I often consider the questions ‘Why is Japan so photogenic?’, and ‘Why is Japan so beautiful?’. I’ve been in Japan for a year now, and I’ve taken more photos than I’ve taken in the previous five years of my life combined. So is there a reason why this country wins the hearts and minds of so many people who visit, or is it simply down to its innate beauty?
Japan is an incredibly photogenic country and this is mainly due to the fact that it’s so different. It’s a country that has extreme seasons, varied terrain, a preservation of the old, and a hunger for the new weird, and wild. Also, it’s clean, and the light is completely otherworldy!
So, here are 18 of the reasons you’ll think Japan is so photogenic and breathtakingly beautiful. By the way, I’ve literally taken thousands of images, so I agree, it’s very easy to snap photos in this country!
1. Cherry blossoms in spring
If you’re traveling around spring, the main reason Japan is photogenic is because of the cherry blossom. Granted, it’s not the only reason you’ll be snapping away at your phone or camera like someone who only just found out that digital photos exist after a life of shooting film, but it’s certainly one of the biggest reasons.
And while I do think seeing the cherry blossom is worth it, even managing to see one or two trees like the one above will make your trip one to remember. There are so many different types of cherry blossoms, and seeing them pop up all around Japan is an incredibly special experience.
When I ponder on the question ‘Why is Japan so beautiful?’ images of a lone cherry blossom tree like in the photo above spring to mind. Even on a grey day, Japanese cherry blossom trees are super photogenic.
2. Stunning temples and shrines
For the people who say “If you’ve seen one temple, you’ve seen them all” I completely disagree with you. Not only are practically all of the temples photogenic, but they each have their own history and story that goes with them.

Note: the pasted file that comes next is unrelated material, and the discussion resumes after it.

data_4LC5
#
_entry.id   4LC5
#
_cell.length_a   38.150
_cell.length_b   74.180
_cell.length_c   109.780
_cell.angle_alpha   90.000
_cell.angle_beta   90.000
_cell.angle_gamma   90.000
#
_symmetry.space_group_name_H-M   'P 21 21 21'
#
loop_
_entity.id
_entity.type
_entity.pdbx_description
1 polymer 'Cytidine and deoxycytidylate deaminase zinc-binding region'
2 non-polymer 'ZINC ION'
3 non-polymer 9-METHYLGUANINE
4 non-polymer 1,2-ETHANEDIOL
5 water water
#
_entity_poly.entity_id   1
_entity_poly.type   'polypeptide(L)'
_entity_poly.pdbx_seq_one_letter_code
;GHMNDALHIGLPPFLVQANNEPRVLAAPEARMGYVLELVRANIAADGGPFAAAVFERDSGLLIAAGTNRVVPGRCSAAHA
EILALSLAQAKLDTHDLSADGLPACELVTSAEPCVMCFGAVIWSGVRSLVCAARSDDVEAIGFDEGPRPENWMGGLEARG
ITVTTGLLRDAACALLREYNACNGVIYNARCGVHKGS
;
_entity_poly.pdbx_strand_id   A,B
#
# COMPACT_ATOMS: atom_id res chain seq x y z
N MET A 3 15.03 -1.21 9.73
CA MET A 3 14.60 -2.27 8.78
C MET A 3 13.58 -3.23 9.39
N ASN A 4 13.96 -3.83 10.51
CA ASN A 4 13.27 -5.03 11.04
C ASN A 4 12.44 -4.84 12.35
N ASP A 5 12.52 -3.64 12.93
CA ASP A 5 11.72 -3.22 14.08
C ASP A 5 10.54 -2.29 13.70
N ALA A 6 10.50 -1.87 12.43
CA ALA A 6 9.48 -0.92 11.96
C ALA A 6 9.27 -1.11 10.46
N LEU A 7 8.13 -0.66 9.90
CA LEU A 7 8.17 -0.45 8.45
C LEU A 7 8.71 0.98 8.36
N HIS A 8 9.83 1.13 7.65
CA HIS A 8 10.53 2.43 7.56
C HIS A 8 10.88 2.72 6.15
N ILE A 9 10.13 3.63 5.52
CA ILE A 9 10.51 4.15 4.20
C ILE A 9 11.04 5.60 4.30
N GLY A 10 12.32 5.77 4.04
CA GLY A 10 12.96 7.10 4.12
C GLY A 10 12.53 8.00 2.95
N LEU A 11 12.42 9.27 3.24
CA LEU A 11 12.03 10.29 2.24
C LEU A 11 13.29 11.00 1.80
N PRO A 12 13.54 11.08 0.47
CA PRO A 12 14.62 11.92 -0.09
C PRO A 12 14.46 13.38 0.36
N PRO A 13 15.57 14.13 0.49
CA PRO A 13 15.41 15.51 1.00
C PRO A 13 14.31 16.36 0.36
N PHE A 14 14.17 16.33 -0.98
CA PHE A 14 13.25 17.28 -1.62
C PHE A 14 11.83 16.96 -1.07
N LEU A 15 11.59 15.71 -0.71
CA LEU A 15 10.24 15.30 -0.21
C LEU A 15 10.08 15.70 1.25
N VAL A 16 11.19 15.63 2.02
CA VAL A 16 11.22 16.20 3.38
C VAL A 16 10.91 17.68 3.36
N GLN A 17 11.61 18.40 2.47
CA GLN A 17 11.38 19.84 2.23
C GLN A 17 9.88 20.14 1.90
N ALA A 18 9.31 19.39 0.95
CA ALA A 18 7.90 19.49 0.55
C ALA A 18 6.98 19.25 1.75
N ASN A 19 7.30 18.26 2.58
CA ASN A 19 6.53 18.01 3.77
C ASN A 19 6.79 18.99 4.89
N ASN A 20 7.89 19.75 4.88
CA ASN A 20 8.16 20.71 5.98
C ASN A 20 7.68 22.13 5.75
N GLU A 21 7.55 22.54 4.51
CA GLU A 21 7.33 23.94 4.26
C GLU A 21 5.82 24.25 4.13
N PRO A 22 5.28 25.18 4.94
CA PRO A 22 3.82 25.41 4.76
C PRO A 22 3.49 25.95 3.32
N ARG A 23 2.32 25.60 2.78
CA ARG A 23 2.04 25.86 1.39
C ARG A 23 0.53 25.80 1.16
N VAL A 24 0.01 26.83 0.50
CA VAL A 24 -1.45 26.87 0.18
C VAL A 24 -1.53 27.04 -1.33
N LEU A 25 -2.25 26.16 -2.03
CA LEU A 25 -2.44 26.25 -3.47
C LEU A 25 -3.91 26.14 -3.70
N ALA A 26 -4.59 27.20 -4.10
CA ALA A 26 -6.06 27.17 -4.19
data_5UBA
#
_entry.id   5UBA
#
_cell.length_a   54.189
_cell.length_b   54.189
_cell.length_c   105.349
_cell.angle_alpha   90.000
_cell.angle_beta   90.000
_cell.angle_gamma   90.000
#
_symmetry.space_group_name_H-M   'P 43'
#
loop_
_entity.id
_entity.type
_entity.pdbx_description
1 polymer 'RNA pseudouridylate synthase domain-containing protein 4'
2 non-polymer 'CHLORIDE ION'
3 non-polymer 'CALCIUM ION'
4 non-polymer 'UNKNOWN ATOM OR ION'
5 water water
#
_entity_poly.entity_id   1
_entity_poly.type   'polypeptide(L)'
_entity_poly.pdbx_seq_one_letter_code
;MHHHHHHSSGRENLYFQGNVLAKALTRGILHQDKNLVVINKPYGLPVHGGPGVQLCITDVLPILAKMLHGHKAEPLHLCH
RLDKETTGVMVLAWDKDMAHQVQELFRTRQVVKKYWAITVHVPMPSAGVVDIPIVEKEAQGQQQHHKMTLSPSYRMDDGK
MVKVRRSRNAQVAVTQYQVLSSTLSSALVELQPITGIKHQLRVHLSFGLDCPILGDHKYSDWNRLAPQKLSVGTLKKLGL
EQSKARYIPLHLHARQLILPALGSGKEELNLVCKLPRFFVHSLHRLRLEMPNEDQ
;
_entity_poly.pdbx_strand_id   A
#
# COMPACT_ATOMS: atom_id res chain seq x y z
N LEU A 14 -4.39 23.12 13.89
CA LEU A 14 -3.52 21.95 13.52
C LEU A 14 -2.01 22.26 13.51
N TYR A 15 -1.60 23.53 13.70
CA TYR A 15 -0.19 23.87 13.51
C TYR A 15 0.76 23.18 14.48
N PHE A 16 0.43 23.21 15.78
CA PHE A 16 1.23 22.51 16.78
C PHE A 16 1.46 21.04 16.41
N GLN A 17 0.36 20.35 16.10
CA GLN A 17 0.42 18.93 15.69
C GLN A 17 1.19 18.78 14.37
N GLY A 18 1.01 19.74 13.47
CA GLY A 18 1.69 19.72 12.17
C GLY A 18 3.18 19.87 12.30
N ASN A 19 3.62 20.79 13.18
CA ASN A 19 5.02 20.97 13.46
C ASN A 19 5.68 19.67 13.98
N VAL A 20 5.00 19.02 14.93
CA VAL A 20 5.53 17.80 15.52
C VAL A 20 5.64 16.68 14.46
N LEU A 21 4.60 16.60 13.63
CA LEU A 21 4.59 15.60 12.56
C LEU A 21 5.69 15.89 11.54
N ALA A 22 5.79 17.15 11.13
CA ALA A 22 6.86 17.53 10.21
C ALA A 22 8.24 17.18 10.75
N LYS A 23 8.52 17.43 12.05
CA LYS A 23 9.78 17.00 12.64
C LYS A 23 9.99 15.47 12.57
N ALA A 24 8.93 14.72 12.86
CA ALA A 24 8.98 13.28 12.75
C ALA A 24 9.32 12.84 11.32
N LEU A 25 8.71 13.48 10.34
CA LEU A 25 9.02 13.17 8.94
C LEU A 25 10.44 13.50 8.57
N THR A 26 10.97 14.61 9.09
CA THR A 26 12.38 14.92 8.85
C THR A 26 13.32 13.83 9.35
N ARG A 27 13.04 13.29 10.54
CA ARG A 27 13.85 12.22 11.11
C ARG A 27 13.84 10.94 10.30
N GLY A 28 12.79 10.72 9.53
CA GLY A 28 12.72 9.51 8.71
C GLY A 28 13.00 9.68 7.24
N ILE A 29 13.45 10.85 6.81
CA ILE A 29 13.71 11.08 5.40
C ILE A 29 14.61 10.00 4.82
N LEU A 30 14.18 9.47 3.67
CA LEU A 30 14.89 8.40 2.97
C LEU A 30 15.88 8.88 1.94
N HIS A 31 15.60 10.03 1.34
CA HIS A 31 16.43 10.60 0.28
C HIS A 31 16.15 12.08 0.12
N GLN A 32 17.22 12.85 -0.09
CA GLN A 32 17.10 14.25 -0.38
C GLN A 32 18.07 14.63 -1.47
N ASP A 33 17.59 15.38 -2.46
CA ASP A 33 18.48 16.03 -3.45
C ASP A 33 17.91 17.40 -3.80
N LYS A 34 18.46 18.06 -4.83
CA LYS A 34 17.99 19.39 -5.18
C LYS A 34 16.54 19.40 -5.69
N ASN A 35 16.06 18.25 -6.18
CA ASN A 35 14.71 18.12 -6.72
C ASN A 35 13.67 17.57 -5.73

In terms of my favorite temple, that’s a tricky one. I’ve probably been to well over 50 at this point, but if I exclude the local and lesser-known ones, Todaiji Temple in Nara is quite remarkable.
I stood in this spot for at least 5 minutes just taking in how big the structure was. It’s not until you get inside that you’ll truly appreciate its size (I won’t ruin it for you incase you’re thinking about going there yourself), but trust me when I tell you that it’s worth visiting.
3. Lush green landscapes
Japan is beautiful, and a large part of that is down to how green its landscape gets. In between Spring and Summer, the entire countryside is covered in lush green colors from top to bottom. Even at the height of summer, the huge fields filled with rice give a certain amount of respite from the midday sun.
That photo above is me on top of a Japanese Japanese mountain in the Five Lakes area that surrounds Mount Fuji. So, from places like Kawaguchiko, all the way to Nikko you can expect to feel like you’re in a leafy green jungle during certain parts of the year.